Below is an example of a small graph which represents one person’s group-based community (Person A). Maybe it depicts person A’s best buds, where the edges represent strong friendships, or maybe it’s a map of his workplace where the edges represent people who often talk to one another.
Although everybody involved shares a common group identity, the graph tells a completely different story depending on whose eyes you look through. For instance, person C tends to hang out with A and B. Meanwhile A, D, E, and F form a tight knit group, but A and F also share a close mutual friend.
In the real world, these graphs would be far larger, far more complex, and would vary far more from person to person. Suddenly Facebook and Twitter’s tendency to bypass community and stick to networks makes a lot more sense.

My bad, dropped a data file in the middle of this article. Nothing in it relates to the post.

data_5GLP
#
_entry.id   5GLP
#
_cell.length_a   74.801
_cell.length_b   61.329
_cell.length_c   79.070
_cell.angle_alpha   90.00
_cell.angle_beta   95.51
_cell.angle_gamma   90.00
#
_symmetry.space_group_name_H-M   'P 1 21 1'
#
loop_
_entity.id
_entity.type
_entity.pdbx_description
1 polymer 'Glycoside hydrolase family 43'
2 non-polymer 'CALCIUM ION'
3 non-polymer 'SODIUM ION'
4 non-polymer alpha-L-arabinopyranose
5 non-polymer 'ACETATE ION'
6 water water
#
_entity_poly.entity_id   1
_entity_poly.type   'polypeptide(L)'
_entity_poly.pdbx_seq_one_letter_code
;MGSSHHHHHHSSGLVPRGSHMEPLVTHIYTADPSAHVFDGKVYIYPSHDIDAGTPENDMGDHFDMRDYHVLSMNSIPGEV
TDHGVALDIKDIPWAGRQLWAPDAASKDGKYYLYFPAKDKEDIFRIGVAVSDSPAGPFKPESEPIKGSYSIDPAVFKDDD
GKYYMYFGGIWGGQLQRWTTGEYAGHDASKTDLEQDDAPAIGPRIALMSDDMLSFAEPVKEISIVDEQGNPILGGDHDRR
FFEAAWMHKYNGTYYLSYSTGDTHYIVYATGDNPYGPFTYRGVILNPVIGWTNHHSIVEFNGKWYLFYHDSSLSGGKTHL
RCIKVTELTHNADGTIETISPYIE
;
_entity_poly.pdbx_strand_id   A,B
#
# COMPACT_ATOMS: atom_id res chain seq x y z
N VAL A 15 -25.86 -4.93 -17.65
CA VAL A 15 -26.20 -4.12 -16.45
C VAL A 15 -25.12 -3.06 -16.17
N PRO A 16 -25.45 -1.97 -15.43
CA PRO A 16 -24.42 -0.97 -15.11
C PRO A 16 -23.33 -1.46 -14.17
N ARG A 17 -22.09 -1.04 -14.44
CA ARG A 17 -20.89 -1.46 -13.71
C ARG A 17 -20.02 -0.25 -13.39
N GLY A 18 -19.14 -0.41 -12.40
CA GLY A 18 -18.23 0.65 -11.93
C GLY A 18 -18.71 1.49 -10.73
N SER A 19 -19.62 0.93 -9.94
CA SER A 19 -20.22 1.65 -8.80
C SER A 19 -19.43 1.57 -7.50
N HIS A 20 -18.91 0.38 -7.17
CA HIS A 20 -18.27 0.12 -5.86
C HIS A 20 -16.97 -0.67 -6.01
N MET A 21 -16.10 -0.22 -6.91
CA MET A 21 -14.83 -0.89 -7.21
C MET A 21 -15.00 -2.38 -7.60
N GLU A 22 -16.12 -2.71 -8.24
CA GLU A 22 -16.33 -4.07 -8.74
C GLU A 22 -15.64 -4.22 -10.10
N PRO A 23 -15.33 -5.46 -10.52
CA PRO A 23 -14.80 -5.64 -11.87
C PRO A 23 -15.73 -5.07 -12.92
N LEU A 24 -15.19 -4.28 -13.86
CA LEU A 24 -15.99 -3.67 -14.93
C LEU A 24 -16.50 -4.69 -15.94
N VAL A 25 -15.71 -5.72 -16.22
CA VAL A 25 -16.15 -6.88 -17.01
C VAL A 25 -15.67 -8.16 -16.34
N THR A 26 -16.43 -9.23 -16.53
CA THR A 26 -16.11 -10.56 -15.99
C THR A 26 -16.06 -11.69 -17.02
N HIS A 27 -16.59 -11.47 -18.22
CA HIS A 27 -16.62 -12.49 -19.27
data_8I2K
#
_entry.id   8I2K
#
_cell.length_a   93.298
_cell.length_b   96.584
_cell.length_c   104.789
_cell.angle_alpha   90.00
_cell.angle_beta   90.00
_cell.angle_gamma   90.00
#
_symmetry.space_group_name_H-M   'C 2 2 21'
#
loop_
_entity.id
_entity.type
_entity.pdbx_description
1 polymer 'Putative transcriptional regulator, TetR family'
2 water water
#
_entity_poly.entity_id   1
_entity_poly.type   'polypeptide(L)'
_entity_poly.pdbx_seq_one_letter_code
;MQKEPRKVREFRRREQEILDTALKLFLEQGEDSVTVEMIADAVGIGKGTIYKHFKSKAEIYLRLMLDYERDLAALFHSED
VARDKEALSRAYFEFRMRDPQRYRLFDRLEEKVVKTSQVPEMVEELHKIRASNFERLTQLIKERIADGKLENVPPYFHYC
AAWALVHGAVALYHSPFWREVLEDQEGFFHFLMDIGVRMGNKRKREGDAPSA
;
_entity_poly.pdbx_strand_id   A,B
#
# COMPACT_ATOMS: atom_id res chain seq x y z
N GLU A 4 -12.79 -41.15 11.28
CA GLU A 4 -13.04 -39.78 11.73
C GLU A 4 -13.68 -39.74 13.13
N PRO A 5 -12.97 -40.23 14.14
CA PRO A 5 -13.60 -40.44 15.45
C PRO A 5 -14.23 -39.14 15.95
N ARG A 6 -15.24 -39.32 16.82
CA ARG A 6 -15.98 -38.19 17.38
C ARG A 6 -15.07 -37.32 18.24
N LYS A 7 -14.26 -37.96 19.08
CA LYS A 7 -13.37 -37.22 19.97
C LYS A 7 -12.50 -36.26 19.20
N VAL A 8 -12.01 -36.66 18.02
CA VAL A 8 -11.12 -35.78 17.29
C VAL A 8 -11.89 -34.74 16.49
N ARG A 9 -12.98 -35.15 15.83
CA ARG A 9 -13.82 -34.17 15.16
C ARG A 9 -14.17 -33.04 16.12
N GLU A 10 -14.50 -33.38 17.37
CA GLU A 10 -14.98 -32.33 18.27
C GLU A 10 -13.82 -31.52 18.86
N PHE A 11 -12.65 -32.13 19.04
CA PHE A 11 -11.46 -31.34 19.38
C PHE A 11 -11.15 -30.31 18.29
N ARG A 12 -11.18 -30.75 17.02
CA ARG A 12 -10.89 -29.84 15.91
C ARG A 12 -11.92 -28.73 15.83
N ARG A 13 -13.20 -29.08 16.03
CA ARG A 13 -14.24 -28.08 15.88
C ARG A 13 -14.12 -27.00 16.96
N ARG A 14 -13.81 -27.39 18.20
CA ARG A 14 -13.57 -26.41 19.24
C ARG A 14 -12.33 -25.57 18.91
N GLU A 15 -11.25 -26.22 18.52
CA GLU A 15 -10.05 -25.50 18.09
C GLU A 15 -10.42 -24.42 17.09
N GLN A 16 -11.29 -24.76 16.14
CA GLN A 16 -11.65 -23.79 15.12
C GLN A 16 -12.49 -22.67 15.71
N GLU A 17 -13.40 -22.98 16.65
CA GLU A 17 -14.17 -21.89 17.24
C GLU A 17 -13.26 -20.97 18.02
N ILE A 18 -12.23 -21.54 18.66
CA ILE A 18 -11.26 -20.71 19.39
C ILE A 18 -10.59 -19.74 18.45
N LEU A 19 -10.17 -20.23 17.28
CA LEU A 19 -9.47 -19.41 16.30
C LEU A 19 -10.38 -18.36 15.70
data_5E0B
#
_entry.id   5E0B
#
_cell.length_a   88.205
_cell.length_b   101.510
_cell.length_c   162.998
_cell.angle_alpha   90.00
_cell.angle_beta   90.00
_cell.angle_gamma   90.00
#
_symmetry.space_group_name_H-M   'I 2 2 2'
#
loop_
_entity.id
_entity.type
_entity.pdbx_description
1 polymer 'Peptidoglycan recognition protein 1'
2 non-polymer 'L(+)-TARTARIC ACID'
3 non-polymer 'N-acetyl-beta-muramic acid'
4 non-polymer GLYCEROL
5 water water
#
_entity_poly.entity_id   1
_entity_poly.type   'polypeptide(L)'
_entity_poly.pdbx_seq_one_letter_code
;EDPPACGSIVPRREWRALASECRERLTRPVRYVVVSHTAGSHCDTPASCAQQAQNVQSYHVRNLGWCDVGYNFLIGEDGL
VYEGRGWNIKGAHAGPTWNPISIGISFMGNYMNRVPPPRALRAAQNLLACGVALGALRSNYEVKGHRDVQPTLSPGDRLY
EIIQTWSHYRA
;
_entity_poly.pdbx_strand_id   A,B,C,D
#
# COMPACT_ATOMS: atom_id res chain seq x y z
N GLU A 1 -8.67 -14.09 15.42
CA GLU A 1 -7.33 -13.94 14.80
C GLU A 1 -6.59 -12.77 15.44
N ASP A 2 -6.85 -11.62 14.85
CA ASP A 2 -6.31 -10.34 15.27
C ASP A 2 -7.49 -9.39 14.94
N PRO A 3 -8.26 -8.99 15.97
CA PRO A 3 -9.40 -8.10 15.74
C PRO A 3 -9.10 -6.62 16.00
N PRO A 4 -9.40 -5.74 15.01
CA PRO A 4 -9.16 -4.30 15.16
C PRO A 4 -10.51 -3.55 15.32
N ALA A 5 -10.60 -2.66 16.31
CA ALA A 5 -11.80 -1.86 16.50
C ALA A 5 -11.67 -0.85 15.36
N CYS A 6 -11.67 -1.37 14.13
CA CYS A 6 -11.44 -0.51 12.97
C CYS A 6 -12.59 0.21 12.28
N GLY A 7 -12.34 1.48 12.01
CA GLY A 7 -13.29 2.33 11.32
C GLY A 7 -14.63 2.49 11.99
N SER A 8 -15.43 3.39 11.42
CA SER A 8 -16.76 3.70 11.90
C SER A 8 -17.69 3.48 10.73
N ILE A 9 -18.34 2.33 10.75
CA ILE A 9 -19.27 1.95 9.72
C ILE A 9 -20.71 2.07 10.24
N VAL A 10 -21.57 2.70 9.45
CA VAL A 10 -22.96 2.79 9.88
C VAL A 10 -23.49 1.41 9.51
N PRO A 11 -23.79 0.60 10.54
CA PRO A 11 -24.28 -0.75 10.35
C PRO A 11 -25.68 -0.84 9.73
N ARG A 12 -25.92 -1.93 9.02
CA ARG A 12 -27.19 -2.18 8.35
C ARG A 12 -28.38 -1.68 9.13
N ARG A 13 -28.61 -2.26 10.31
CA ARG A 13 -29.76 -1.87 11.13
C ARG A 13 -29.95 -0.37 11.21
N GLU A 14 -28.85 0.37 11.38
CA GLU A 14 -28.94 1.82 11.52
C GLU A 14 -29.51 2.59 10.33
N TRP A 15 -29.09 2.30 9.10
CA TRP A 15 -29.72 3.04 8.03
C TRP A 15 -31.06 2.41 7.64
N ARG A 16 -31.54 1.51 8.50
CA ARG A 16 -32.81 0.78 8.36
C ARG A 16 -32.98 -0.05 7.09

The Tale of Clipt
Last year my friend Erek Alper and I submitted an application to the Knight News Challenge for a project called Clipt. The idea was a “digital conversation platform that hosts discussions grounded in bite-sized ‘clips’ of audio, video, image, and text that have been captured online.”
Clips and posts would be submitted by users, tagged to locations and topics, and linked to each other. This content would then be displayed as interlinked bubbles in scalable, fluid interfaces called “clipboards” (see below for one of our early mockups to get a basic visual). These user-defined views of the system’s global content base were created in terms of: